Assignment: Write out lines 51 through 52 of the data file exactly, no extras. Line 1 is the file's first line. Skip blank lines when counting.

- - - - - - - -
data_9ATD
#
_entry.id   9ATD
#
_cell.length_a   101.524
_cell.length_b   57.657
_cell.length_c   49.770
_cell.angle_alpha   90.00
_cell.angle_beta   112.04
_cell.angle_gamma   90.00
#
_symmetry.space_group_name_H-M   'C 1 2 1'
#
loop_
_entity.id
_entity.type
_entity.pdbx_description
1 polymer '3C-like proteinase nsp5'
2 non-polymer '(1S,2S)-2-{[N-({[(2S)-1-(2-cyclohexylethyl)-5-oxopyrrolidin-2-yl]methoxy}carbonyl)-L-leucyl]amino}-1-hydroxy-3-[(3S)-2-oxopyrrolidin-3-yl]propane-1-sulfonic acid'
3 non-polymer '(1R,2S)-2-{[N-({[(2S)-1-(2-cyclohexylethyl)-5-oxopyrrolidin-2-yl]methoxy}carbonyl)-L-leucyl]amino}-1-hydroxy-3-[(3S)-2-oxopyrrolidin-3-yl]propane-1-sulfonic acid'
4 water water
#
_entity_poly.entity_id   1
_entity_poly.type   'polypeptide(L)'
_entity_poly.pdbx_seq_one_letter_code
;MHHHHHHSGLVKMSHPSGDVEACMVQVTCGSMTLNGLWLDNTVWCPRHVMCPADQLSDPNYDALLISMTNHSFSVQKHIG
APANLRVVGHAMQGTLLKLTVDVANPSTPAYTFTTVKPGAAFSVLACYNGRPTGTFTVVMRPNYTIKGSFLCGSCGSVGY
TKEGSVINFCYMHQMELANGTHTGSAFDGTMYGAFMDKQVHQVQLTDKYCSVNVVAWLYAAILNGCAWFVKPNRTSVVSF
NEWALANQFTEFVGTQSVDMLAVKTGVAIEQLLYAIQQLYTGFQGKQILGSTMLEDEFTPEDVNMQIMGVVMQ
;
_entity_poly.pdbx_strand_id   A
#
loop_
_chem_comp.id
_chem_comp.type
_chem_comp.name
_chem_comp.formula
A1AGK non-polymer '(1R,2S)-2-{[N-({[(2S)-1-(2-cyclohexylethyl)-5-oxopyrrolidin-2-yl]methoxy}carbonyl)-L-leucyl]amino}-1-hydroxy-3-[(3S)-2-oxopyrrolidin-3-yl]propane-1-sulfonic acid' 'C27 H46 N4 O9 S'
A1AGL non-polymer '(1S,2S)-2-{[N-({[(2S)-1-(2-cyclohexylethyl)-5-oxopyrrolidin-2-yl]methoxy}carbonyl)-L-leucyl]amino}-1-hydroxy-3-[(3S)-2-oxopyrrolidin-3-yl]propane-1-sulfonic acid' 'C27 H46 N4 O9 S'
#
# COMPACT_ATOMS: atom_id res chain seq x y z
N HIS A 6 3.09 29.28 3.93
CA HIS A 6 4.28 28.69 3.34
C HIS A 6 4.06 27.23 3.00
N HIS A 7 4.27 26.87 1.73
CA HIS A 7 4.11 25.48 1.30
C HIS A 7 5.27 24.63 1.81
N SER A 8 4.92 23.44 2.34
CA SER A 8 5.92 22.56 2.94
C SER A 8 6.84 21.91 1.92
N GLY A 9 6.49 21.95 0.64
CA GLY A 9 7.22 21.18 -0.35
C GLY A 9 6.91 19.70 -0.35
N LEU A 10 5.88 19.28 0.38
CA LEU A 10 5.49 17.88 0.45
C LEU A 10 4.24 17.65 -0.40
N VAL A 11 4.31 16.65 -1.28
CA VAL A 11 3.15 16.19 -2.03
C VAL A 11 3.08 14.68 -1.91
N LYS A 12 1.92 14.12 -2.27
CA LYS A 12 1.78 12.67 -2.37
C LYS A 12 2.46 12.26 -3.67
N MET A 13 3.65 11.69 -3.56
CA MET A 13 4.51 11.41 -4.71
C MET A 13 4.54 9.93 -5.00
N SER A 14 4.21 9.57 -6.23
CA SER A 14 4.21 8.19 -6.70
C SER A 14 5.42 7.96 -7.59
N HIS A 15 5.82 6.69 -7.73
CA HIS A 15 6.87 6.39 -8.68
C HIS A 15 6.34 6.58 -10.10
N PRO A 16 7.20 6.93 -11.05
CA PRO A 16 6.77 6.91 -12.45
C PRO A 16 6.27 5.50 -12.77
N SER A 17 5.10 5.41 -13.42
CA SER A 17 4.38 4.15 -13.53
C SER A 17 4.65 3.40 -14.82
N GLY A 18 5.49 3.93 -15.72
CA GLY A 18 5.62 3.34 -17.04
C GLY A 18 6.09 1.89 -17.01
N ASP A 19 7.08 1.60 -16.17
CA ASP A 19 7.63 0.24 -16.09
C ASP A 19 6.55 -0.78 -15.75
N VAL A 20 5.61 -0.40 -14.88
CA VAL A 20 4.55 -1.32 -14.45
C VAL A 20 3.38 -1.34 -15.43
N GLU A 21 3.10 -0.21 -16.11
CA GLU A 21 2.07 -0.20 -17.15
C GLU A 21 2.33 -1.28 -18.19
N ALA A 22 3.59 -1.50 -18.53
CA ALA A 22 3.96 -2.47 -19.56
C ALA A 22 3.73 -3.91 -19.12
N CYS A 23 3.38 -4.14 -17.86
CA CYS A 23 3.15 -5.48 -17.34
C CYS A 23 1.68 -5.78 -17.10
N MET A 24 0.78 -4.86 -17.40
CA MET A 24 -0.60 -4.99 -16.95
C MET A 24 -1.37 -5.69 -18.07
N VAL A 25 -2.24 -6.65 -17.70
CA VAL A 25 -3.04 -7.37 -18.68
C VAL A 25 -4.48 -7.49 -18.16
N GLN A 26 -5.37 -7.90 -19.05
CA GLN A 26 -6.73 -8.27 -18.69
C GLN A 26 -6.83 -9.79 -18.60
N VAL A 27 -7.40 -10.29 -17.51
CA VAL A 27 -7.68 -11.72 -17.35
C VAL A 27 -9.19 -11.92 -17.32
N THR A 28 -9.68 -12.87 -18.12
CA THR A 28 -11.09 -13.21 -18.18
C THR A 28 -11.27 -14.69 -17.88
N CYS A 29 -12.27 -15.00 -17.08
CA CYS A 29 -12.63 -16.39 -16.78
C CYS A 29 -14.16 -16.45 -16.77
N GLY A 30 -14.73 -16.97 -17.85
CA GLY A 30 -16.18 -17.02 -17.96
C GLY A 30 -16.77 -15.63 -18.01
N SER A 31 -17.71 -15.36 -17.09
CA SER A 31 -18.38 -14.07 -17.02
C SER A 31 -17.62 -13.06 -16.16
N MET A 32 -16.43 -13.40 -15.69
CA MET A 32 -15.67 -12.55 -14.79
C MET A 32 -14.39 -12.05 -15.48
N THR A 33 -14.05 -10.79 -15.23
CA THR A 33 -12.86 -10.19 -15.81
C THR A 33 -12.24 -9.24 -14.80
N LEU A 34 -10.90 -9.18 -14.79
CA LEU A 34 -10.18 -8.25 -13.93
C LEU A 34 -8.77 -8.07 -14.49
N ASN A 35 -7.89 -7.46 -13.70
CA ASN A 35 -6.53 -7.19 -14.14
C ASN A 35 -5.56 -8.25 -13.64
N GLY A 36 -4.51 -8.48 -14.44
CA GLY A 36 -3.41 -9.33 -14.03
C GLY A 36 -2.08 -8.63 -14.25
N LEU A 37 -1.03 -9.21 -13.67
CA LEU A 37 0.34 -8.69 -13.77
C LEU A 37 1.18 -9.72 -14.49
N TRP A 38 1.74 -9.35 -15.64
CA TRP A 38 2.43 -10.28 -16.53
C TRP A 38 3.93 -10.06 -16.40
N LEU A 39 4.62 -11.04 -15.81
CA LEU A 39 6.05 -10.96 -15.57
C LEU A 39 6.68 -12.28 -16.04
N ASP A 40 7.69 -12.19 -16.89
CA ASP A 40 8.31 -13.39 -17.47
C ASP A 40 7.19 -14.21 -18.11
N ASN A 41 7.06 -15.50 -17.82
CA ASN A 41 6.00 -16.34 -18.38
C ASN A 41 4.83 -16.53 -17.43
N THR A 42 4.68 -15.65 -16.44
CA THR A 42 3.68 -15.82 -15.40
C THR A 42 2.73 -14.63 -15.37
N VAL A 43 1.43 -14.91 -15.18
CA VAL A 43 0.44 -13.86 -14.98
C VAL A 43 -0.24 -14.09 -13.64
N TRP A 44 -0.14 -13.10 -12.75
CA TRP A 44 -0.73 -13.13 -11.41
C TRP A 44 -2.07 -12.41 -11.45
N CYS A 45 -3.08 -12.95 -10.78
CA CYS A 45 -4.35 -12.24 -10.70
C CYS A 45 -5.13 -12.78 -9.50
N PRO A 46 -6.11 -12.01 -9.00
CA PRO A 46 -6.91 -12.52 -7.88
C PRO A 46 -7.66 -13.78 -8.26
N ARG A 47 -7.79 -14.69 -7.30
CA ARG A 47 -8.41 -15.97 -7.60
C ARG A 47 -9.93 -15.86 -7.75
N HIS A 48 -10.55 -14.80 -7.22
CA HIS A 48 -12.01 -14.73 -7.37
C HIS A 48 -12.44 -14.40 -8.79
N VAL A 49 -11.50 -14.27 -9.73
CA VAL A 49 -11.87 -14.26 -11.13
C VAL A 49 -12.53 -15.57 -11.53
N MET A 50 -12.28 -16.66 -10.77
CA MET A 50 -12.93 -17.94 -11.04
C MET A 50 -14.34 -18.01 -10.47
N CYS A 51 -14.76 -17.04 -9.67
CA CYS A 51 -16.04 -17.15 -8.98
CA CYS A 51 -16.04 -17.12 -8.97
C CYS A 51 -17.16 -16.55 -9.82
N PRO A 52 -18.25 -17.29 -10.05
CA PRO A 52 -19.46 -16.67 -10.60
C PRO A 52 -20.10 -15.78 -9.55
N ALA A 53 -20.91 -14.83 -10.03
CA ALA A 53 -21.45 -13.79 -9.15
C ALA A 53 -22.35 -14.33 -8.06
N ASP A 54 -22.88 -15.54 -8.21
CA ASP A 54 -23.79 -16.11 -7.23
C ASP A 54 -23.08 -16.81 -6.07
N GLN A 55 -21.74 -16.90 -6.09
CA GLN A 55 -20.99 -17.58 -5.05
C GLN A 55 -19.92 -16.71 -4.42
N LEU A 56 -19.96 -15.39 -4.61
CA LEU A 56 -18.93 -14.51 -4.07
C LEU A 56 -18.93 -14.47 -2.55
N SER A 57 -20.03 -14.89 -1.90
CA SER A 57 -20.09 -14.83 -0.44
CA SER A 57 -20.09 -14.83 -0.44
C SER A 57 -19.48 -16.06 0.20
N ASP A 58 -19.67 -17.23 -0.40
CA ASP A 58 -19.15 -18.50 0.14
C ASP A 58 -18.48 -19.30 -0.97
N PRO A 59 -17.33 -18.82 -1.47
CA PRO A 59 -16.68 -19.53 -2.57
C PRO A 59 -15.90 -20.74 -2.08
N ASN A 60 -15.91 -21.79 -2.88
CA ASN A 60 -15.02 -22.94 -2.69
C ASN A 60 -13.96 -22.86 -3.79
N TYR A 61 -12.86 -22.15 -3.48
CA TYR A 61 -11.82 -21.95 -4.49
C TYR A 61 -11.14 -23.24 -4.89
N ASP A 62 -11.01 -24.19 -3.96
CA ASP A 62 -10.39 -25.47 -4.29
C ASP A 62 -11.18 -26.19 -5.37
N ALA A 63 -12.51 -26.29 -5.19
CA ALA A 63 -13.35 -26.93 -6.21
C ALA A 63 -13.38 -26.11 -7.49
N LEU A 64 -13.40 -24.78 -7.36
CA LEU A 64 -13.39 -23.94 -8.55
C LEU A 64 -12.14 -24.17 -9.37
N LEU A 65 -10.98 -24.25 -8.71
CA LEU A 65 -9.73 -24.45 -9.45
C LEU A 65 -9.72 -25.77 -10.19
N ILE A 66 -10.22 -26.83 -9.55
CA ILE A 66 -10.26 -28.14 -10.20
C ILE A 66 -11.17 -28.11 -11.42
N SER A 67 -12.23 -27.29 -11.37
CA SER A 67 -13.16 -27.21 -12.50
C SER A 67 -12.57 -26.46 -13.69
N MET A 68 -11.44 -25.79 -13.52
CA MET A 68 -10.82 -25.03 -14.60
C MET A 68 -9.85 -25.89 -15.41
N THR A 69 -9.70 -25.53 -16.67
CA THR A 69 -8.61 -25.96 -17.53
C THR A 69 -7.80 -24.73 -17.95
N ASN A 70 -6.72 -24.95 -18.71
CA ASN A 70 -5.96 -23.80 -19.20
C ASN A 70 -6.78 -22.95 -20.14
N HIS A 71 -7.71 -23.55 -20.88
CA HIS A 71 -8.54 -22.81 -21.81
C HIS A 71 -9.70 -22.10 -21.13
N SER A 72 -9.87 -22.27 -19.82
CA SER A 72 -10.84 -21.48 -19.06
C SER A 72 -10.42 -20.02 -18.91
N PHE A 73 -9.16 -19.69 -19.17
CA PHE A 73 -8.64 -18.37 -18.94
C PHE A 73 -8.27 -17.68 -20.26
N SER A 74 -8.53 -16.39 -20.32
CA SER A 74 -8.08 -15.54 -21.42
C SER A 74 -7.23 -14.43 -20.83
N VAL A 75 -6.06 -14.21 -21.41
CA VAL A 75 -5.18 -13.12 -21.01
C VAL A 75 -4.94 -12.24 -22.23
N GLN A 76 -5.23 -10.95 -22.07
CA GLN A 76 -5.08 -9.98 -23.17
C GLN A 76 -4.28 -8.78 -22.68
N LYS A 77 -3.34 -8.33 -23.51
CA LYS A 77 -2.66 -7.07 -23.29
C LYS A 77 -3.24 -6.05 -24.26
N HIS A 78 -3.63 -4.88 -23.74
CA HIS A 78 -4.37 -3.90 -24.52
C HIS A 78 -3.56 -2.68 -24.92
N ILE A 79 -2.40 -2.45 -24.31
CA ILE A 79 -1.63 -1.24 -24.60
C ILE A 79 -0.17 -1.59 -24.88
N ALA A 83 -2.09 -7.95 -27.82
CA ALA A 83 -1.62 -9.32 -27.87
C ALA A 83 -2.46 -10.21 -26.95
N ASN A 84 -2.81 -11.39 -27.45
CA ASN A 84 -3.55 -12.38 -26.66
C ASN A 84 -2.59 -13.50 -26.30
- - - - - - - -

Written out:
N GLY A 9 6.49 21.95 0.64
CA GLY A 9 7.22 21.18 -0.35